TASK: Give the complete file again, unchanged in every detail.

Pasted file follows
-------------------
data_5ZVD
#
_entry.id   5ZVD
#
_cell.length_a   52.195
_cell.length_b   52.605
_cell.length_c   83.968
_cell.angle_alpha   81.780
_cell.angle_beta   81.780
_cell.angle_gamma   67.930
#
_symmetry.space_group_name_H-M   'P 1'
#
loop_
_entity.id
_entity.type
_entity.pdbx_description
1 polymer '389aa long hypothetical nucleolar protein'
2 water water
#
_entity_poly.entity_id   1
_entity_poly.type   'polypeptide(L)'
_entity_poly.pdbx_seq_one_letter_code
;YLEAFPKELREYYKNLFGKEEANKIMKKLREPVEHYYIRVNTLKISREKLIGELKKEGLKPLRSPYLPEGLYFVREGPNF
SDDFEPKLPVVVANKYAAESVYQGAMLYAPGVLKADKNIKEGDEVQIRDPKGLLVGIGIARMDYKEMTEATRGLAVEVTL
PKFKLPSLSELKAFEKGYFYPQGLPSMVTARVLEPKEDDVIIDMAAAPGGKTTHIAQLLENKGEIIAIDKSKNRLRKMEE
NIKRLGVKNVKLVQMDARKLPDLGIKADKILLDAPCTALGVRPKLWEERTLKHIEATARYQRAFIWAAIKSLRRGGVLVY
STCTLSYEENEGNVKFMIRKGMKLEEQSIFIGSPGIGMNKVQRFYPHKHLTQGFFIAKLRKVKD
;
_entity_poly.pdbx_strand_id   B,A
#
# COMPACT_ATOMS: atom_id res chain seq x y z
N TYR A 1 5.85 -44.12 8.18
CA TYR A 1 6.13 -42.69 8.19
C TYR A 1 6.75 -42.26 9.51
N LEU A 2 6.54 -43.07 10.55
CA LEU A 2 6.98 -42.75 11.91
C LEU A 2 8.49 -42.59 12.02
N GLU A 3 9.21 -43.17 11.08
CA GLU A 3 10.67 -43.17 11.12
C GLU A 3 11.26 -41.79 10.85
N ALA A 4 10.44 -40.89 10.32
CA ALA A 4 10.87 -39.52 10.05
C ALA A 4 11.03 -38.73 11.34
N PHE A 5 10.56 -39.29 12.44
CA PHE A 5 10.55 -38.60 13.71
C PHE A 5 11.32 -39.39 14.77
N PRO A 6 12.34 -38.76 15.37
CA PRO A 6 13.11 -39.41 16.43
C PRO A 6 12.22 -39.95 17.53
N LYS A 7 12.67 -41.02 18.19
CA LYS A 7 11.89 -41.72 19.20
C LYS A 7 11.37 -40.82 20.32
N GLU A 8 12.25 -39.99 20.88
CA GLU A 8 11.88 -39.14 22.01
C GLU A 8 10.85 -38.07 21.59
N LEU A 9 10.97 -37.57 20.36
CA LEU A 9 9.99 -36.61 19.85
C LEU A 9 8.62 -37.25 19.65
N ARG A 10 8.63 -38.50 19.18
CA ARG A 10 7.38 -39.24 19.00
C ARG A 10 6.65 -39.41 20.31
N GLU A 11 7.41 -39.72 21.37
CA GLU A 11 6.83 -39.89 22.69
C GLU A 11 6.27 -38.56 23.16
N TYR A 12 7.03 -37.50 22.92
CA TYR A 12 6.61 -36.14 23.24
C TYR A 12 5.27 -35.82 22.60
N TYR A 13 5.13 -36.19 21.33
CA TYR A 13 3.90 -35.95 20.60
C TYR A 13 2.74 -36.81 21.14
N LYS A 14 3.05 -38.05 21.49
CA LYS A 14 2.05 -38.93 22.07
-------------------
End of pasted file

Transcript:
data_5ZVD
#
_entry.id   5ZVD
#
_cell.length_a   52.195
_cell.length_b   52.605
_cell.length_c   83.968
_cell.angle_alpha   81.780
_cell.angle_beta   81.780
_cell.angle_gamma   67.930
#
_symmetry.space_group_name_H-M   'P 1'
#
loop_
_entity.id
_entity.type
_entity.pdbx_description
1 polymer '389aa long hypothetical nucleolar protein'
2 water water
#
_entity_poly.entity_id   1
_entity_poly.type   'polypeptide(L)'
_entity_poly.pdbx_seq_one_letter_code
;YLEAFPKELREYYKNLFGKEEANKIMKKLREPVEHYYIRVNTLKISREKLIGELKKEGLKPLRSPYLPEGLYFVREGPNF
SDDFEPKLPVVVANKYAAESVYQGAMLYAPGVLKADKNIKEGDEVQIRDPKGLLVGIGIARMDYKEMTEATRGLAVEVTL
PKFKLPSLSELKAFEKGYFYPQGLPSMVTARVLEPKEDDVIIDMAAAPGGKTTHIAQLLENKGEIIAIDKSKNRLRKMEE
NIKRLGVKNVKLVQMDARKLPDLGIKADKILLDAPCTALGVRPKLWEERTLKHIEATARYQRAFIWAAIKSLRRGGVLVY
STCTLSYEENEGNVKFMIRKGMKLEEQSIFIGSPGIGMNKVQRFYPHKHLTQGFFIAKLRKVKD
;
_entity_poly.pdbx_strand_id   B,A
#
# COMPACT_ATOMS: atom_id res chain seq x y z
N TYR A 1 5.85 -44.12 8.18
CA TYR A 1 6.13 -42.69 8.19
C TYR A 1 6.75 -42.26 9.51
N LEU A 2 6.54 -43.07 10.55
CA LEU A 2 6.98 -42.75 11.91
C LEU A 2 8.49 -42.59 12.02
N GLU A 3 9.21 -43.17 11.08
CA GLU A 3 10.67 -43.17 11.12
C GLU A 3 11.26 -41.79 10.85
N ALA A 4 10.44 -40.89 10.32
CA ALA A 4 10.87 -39.52 10.05
C ALA A 4 11.03 -38.73 11.34
N PHE A 5 10.56 -39.29 12.44
CA PHE A 5 10.55 -38.60 13.71
C PHE A 5 11.32 -39.39 14.77
N PRO A 6 12.34 -38.76 15.37
CA PRO A 6 13.11 -39.41 16.43
C PRO A 6 12.22 -39.95 17.53
N LYS A 7 12.67 -41.02 18.19
CA LYS A 7 11.89 -41.72 19.20
C LYS A 7 11.37 -40.82 20.32
N GLU A 8 12.25 -39.99 20.88
CA GLU A 8 11.88 -39.14 22.01
C GLU A 8 10.85 -38.07 21.59
N LEU A 9 10.97 -37.57 20.36
CA LEU A 9 9.99 -36.61 19.85
C LEU A 9 8.62 -37.25 19.65
N ARG A 10 8.63 -38.50 19.18
CA ARG A 10 7.38 -39.24 19.00
C ARG A 10 6.65 -39.41 20.31
N GLU A 11 7.41 -39.72 21.37
CA GLU A 11 6.83 -39.89 22.69
C GLU A 11 6.27 -38.56 23.16
N TYR A 12 7.03 -37.50 22.92
CA TYR A 12 6.61 -36.14 23.24
C TYR A 12 5.27 -35.82 22.60
N TYR A 13 5.13 -36.19 21.33
CA TYR A 13 3.90 -35.95 20.60
C TYR A 13 2.74 -36.81 21.14
N LYS A 14 3.05 -38.05 21.49
CA LYS A 14 2.05 -38.93 22.07